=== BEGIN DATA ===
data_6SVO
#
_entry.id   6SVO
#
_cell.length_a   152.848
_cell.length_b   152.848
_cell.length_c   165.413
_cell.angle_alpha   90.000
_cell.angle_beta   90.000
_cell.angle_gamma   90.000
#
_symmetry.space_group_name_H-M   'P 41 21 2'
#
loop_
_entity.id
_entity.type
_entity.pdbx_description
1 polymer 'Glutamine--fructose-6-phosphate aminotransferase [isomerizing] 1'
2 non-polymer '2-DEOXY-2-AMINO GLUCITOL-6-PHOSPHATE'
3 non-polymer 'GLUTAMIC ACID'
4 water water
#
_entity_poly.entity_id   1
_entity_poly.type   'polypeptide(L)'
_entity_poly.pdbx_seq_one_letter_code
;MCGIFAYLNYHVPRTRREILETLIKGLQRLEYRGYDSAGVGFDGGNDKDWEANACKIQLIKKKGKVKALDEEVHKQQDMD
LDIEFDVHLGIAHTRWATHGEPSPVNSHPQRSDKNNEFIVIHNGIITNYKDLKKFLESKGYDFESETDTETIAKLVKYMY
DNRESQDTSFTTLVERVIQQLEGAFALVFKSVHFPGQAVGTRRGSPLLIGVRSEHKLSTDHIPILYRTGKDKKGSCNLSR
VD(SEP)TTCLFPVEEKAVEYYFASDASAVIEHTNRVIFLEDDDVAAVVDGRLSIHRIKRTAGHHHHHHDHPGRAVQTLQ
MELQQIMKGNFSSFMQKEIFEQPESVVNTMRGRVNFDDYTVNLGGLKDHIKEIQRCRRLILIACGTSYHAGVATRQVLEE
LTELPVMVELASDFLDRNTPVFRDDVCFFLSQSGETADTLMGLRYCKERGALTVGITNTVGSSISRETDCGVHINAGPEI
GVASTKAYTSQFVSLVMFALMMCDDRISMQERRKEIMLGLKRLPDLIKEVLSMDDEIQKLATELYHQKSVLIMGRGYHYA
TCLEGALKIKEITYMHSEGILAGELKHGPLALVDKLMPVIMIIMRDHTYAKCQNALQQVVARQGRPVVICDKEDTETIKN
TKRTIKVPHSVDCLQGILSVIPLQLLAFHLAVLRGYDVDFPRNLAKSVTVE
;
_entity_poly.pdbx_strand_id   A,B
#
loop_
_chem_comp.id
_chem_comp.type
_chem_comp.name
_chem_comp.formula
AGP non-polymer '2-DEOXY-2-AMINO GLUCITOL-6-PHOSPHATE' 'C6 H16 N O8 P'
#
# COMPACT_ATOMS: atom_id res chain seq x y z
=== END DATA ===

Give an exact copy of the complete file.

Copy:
data_6SVO
#
_entry.id   6SVO
#
_cell.length_a   152.848
_cell.length_b   152.848
_cell.length_c   165.413
_cell.angle_alpha   90.000
_cell.angle_beta   90.000
_cell.angle_gamma   90.000
#
_symmetry.space_group_name_H-M   'P 41 21 2'
#
loop_
_entity.id
_entity.type
_entity.pdbx_description
1 polymer 'Glutamine--fructose-6-phosphate aminotransferase [isomerizing] 1'
2 non-polymer '2-DEOXY-2-AMINO GLUCITOL-6-PHOSPHATE'
3 non-polymer 'GLUTAMIC ACID'
4 water water
#
_entity_poly.entity_id   1
_entity_poly.type   'polypeptide(L)'
_entity_poly.pdbx_seq_one_letter_code
;MCGIFAYLNYHVPRTRREILETLIKGLQRLEYRGYDSAGVGFDGGNDKDWEANACKIQLIKKKGKVKALDEEVHKQQDMD
LDIEFDVHLGIAHTRWATHGEPSPVNSHPQRSDKNNEFIVIHNGIITNYKDLKKFLESKGYDFESETDTETIAKLVKYMY
DNRESQDTSFTTLVERVIQQLEGAFALVFKSVHFPGQAVGTRRGSPLLIGVRSEHKLSTDHIPILYRTGKDKKGSCNLSR
VD(SEP)TTCLFPVEEKAVEYYFASDASAVIEHTNRVIFLEDDDVAAVVDGRLSIHRIKRTAGHHHHHHDHPGRAVQTLQ
MELQQIMKGNFSSFMQKEIFEQPESVVNTMRGRVNFDDYTVNLGGLKDHIKEIQRCRRLILIACGTSYHAGVATRQVLEE
LTELPVMVELASDFLDRNTPVFRDDVCFFLSQSGETADTLMGLRYCKERGALTVGITNTVGSSISRETDCGVHINAGPEI
GVASTKAYTSQFVSLVMFALMMCDDRISMQERRKEIMLGLKRLPDLIKEVLSMDDEIQKLATELYHQKSVLIMGRGYHYA
TCLEGALKIKEITYMHSEGILAGELKHGPLALVDKLMPVIMIIMRDHTYAKCQNALQQVVARQGRPVVICDKEDTETIKN
TKRTIKVPHSVDCLQGILSVIPLQLLAFHLAVLRGYDVDFPRNLAKSVTVE
;
_entity_poly.pdbx_strand_id   A,B
#
loop_
_chem_comp.id
_chem_comp.type
_chem_comp.name
_chem_comp.formula
AGP non-polymer '2-DEOXY-2-AMINO GLUCITOL-6-PHOSPHATE' 'C6 H16 N O8 P'
#
# COMPACT_ATOMS: atom_id res chain seq x y z